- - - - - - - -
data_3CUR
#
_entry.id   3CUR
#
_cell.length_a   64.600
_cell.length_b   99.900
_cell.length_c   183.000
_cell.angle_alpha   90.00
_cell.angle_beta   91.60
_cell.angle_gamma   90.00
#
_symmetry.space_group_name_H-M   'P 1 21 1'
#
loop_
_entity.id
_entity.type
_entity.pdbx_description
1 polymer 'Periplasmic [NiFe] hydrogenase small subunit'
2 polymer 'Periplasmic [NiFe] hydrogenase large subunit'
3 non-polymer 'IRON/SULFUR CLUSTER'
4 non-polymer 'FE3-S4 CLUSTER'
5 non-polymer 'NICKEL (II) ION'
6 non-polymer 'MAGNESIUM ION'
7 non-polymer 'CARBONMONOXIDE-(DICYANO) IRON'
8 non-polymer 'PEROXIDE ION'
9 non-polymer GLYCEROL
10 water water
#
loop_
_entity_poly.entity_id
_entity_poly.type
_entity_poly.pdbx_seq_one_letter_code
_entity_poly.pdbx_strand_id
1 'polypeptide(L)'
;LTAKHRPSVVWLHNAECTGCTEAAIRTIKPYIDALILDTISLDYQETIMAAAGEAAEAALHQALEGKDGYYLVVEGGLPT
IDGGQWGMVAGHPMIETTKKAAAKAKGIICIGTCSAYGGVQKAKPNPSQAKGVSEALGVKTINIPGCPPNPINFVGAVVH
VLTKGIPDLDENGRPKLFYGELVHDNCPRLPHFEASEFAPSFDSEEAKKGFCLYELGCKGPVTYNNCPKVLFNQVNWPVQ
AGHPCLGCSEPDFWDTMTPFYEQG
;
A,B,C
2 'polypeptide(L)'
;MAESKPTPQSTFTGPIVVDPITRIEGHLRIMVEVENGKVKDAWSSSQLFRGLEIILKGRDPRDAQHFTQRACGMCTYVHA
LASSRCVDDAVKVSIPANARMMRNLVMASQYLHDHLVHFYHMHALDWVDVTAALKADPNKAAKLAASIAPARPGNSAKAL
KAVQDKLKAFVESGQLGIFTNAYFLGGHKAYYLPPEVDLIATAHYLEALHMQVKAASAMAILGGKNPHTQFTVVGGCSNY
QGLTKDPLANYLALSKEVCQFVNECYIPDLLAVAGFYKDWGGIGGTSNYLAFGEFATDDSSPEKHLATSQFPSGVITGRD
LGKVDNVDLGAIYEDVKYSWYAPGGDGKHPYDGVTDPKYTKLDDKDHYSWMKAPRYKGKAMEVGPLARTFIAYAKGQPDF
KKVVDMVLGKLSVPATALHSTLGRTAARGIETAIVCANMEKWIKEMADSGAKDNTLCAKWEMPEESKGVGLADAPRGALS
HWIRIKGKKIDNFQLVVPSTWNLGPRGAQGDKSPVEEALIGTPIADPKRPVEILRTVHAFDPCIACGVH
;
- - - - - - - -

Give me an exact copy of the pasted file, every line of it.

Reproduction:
data_3CUR
#
_entry.id   3CUR
#
_cell.length_a   64.600
_cell.length_b   99.900
_cell.length_c   183.000
_cell.angle_alpha   90.00
_cell.angle_beta   91.60
_cell.angle_gamma   90.00
#
_symmetry.space_group_name_H-M   'P 1 21 1'
#
loop_
_entity.id
_entity.type
_entity.pdbx_description
1 polymer 'Periplasmic [NiFe] hydrogenase small subunit'
2 polymer 'Periplasmic [NiFe] hydrogenase large subunit'
3 non-polymer 'IRON/SULFUR CLUSTER'
4 non-polymer 'FE3-S4 CLUSTER'
5 non-polymer 'NICKEL (II) ION'
6 non-polymer 'MAGNESIUM ION'
7 non-polymer 'CARBONMONOXIDE-(DICYANO) IRON'
8 non-polymer 'PEROXIDE ION'
9 non-polymer GLYCEROL
10 water water
#
loop_
_entity_poly.entity_id
_entity_poly.type
_entity_poly.pdbx_seq_one_letter_code
_entity_poly.pdbx_strand_id
1 'polypeptide(L)'
;LTAKHRPSVVWLHNAECTGCTEAAIRTIKPYIDALILDTISLDYQETIMAAAGEAAEAALHQALEGKDGYYLVVEGGLPT
IDGGQWGMVAGHPMIETTKKAAAKAKGIICIGTCSAYGGVQKAKPNPSQAKGVSEALGVKTINIPGCPPNPINFVGAVVH
VLTKGIPDLDENGRPKLFYGELVHDNCPRLPHFEASEFAPSFDSEEAKKGFCLYELGCKGPVTYNNCPKVLFNQVNWPVQ
AGHPCLGCSEPDFWDTMTPFYEQG
;
A,B,C
2 'polypeptide(L)'
;MAESKPTPQSTFTGPIVVDPITRIEGHLRIMVEVENGKVKDAWSSSQLFRGLEIILKGRDPRDAQHFTQRACGMCTYVHA
LASSRCVDDAVKVSIPANARMMRNLVMASQYLHDHLVHFYHMHALDWVDVTAALKADPNKAAKLAASIAPARPGNSAKAL
KAVQDKLKAFVESGQLGIFTNAYFLGGHKAYYLPPEVDLIATAHYLEALHMQVKAASAMAILGGKNPHTQFTVVGGCSNY
QGLTKDPLANYLALSKEVCQFVNECYIPDLLAVAGFYKDWGGIGGTSNYLAFGEFATDDSSPEKHLATSQFPSGVITGRD
LGKVDNVDLGAIYEDVKYSWYAPGGDGKHPYDGVTDPKYTKLDDKDHYSWMKAPRYKGKAMEVGPLARTFIAYAKGQPDF
KKVVDMVLGKLSVPATALHSTLGRTAARGIETAIVCANMEKWIKEMADSGAKDNTLCAKWEMPEESKGVGLADAPRGALS
HWIRIKGKKIDNFQLVVPSTWNLGPRGAQGDKSPVEEALIGTPIADPKRPVEILRTVHAFDPCIACGVH
;